Most of the commonly used laxatives contain different elements but produce basically the same end results: the element is poorly or not absorbed by the intestinal tract, the element stays in the intestine keeping water with it, much more water stays in the stool, the stool stays very soft and moves through the intestine more quickly.
- Milk of Magnesia® and Haley’s M.O.®
Contain magnesium salts. In high doses, often produce diarrhea.
- Lactulose (Chronulac® and Duphalax®)
Contains a sugar. Often causes bloating and excessive amounts of intestinal gas. In high doses, often produces diarrhea.
- Sennokot®, Fletcher’s Castoria®, Ex-Lax®, Aloe Vera
Contain the natural plant derivative senna. Also a mild irritant, senna causes the lower intestine to contract (squeeze). In high doses, may cause cramps and diarrhea.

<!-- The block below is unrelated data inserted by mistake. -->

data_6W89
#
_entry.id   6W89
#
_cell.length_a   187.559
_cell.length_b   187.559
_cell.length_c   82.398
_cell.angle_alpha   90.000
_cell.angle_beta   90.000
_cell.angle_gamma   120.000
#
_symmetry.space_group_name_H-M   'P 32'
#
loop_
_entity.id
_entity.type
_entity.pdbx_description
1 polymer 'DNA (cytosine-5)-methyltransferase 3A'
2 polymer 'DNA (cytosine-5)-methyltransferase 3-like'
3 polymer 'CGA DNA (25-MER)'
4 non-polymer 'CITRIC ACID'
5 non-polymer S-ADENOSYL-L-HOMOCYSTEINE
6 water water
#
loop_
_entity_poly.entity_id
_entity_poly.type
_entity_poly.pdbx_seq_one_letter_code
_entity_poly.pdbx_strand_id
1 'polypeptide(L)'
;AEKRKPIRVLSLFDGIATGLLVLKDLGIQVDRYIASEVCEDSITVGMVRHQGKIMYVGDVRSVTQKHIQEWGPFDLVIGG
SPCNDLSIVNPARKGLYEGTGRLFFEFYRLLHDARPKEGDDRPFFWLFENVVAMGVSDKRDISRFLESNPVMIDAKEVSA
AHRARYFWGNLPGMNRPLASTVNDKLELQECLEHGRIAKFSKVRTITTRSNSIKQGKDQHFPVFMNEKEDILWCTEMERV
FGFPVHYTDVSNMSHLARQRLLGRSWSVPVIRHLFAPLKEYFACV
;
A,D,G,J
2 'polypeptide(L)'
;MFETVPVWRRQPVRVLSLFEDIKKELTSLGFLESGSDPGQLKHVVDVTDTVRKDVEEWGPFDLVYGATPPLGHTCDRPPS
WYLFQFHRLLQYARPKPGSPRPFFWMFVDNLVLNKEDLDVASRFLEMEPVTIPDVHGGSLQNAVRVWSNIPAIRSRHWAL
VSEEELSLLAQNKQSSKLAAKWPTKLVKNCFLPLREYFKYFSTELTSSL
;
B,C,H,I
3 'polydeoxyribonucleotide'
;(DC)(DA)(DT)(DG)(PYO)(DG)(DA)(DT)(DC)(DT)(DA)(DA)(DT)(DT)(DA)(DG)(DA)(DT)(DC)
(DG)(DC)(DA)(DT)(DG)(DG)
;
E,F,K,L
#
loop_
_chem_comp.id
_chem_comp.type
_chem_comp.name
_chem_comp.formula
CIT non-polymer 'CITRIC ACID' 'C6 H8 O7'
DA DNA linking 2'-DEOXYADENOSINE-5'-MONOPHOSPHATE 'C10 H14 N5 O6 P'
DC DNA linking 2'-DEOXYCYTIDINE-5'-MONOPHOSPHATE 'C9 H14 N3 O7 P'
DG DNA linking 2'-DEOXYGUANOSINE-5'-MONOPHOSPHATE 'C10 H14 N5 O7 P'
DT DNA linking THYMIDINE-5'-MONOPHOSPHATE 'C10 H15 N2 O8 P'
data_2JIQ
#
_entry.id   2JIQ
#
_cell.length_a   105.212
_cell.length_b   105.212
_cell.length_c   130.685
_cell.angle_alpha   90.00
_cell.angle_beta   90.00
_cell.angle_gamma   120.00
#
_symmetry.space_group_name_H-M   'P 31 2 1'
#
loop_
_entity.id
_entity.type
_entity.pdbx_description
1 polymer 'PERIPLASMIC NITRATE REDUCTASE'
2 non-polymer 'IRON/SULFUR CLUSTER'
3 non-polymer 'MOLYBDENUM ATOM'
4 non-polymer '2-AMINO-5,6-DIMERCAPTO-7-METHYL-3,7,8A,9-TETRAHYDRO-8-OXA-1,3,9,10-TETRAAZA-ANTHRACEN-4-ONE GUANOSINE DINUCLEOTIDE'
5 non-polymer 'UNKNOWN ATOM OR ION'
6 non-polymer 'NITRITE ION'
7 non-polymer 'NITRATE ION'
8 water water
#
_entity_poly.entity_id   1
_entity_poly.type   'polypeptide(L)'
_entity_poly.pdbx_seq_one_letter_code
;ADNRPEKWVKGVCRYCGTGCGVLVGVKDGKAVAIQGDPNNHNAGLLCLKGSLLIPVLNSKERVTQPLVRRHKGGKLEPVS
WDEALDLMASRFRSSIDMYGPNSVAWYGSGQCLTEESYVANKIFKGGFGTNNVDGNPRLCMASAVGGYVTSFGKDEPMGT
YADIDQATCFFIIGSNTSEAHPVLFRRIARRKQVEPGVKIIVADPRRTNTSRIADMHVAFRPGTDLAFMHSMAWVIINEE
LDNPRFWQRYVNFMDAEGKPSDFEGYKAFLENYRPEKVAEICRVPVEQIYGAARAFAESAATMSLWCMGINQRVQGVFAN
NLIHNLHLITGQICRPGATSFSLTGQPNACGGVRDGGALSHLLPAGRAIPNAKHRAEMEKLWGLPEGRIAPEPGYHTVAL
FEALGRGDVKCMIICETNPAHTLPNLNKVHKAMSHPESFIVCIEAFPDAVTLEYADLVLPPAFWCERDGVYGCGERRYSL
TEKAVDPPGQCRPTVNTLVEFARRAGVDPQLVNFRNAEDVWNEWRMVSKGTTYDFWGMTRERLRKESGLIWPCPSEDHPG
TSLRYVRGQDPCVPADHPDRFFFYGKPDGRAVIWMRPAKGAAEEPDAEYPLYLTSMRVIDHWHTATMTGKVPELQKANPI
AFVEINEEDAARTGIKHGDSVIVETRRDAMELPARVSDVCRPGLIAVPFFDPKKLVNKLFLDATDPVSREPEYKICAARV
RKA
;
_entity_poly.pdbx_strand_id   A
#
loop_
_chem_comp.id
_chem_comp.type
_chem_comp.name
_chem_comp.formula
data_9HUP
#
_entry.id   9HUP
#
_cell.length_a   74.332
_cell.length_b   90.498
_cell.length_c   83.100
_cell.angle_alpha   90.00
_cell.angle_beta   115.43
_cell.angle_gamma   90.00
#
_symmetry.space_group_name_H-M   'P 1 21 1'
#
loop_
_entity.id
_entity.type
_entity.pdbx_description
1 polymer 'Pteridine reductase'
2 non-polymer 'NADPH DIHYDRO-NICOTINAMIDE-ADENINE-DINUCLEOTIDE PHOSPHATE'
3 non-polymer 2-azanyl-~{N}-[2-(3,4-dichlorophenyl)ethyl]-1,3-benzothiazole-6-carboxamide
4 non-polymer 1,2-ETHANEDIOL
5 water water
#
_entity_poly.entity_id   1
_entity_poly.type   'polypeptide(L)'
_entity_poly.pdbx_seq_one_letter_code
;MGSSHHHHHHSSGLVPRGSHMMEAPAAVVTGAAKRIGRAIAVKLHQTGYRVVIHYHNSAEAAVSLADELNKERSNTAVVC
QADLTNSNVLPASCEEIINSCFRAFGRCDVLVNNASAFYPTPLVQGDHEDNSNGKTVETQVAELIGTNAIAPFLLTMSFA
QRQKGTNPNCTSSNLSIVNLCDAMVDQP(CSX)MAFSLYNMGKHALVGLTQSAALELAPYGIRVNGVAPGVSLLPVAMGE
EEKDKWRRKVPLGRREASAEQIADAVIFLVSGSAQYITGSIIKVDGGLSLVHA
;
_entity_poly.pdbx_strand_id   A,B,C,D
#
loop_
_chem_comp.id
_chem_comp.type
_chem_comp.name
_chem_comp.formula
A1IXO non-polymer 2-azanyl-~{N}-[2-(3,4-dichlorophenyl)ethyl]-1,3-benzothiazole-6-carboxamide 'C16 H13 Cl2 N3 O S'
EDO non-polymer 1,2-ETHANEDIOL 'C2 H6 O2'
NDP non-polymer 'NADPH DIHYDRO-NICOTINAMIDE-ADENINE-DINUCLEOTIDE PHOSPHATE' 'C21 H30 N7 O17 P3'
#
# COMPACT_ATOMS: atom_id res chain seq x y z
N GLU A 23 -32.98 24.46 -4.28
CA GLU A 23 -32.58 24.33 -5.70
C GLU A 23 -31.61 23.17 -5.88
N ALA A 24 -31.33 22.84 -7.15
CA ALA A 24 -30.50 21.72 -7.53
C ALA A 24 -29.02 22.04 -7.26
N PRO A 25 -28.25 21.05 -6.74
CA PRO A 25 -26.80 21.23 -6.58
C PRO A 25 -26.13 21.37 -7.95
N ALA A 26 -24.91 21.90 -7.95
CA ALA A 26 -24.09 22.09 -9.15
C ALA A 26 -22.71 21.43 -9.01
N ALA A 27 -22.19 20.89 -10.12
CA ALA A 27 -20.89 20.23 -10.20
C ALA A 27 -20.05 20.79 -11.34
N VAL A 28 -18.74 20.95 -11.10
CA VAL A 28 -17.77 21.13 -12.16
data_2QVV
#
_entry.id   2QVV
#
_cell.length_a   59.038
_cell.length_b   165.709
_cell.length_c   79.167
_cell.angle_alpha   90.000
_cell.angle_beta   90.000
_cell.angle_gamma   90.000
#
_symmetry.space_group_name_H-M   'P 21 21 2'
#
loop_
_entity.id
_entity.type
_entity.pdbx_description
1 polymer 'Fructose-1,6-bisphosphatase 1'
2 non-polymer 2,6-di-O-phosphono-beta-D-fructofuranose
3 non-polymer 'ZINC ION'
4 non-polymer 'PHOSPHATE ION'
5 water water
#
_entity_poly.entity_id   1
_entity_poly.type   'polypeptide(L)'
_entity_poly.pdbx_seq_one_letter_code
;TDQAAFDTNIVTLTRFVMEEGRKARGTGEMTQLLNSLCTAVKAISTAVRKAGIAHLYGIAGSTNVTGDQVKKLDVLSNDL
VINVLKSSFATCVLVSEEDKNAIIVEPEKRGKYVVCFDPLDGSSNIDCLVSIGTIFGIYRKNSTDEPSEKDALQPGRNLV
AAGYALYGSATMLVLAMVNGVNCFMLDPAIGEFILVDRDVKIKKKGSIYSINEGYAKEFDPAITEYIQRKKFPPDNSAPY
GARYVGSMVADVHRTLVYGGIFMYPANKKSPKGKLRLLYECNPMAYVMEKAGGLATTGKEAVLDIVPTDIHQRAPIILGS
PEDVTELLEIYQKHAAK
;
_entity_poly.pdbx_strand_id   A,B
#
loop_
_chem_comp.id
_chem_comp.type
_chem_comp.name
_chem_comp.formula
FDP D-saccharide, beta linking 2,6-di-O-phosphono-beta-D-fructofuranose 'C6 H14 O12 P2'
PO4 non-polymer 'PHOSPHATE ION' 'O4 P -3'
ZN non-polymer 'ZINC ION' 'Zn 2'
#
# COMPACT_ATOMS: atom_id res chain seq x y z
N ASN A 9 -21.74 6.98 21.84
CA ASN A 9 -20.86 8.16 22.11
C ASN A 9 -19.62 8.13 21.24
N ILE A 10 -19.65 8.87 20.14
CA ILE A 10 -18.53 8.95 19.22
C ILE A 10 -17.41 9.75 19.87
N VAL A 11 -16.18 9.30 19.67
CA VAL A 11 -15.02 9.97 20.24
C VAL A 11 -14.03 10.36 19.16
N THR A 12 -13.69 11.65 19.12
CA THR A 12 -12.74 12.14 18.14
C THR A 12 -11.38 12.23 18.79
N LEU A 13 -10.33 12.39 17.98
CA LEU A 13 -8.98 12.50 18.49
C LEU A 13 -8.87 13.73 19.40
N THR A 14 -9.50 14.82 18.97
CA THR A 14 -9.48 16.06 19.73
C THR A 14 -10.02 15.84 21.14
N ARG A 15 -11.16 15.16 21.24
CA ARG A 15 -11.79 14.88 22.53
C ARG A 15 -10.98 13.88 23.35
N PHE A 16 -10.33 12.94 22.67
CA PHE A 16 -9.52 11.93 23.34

- Polyethylene glycol 3350 (Miralax® or Glycolax®)
Contains a very large polymer of ethylene glycol. Available as a tasteless, odorless powder that can be readily mixed into juices or other fluids without altering their taste. In high doses, often produces diarrhea.
- Mineral Oil
A non-absorbable oil digested by bacteria living in the large intestine. By-products of this digestion stimulate the intestine to secrete salt and water. Many people believe mineral oil works by “lubricating the intestine”. In high doses, often causes some orange seepage and some itching at the anus.
- Metamucil®, Citrucel®, Fibercon®, Fiberall®, and Maltsupex®
Fiber-based laxatives containing complex sugars not digested or absorbed in the intestine. In high doses, often cause bloating and gas.
Can diet accomplish the same thing as these laxatives?
In high enough doses, many foods, especially fruits and juices, can be very effective laxatives. But it is often difficult to eat or drink enough of these foods day-in and day-out to be an effective long-term treatment. Many people are familiar with using prunes as laxatives. Much like fiber laxatives, prunes contain complex sugars that are not digested or absorbed in the intestine. As a result, the sugars remain in the intestine and keep water with them. As with fiber laxatives, high doses of prunes often produce bloating and gas.